The European Commission on Monday took another technical step to bring all airlines using EU airports into its carbon trading scheme, following on from last year's court ruling that, despite opposition, the EU plan was legal.
To begin the accounting process, the Commission partly activated its registry to centralise carbon allowance accounts currently held under national registries, pending full activation, which will not take place before June.
"We have jointly taken the decision to partially activate the Union registry based on the assurance that the system is ready from a security and operational point of view," said a letter from the Commission to EU member states.
The effect is that from Monday, aircraft operators can open accounts in the central EU registry and will then become eligible for free allowances.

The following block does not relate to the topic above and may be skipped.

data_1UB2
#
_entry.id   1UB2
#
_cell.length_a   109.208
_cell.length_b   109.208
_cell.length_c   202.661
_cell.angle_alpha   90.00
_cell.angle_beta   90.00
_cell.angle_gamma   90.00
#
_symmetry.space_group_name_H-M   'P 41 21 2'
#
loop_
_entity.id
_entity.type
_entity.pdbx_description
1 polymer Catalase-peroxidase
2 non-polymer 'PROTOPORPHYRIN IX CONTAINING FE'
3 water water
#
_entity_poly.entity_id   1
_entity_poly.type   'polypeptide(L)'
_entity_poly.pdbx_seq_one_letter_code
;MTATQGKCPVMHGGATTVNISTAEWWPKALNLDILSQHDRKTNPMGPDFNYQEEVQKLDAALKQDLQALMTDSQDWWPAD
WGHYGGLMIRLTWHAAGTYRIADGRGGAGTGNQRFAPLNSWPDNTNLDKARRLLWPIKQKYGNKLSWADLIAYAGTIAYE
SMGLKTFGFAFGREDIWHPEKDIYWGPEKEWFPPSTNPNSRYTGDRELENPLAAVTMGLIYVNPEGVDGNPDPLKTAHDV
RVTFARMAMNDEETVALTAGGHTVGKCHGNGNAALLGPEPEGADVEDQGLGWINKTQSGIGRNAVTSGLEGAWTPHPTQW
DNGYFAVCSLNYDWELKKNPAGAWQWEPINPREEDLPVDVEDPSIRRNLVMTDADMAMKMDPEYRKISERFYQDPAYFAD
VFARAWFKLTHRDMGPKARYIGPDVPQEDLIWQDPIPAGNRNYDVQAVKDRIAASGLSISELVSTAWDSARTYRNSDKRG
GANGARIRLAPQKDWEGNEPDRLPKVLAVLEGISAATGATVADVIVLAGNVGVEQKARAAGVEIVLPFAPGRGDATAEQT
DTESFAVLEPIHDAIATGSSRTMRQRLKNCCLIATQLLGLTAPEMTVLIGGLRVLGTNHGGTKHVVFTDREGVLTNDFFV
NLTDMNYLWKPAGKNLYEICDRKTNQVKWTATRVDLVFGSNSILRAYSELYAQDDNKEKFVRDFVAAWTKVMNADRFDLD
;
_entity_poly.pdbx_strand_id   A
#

At the end of February, they will receive a first tranche of roughly 181 million aviation carbon permits to be handed out in 2012.
Airlines have begun buying carbon permits under the EU Emissions Trading Scheme (ETS) and carriers, such as Germany's Lufthansa, have said they will pass the cost on to passenger fares.
At first, airlines will get free allowances to cover some 85 percent of their emissions and their bill will only be calculated after their carbon output has been added up at the end of the year.
Gravity always wins!
As air travel becomes cheaper, EU emissions from aviation are increasing
fast. Someone flying from London to New York and back generates roughly
the same level of emissions as the average person in the EU does by
heating their home for a whole year. In order to mitigate the climate
impacts of aviation, the EU has decided to impose a cap on CO2 emissions from all international flights – from or to anywhere in the world – that arrive at or depart from an EU airport.
I had no idea that a flight could cause so many harmful emissions. That's a staggering environmental statistic. It's good to see that the EU is taking proactive action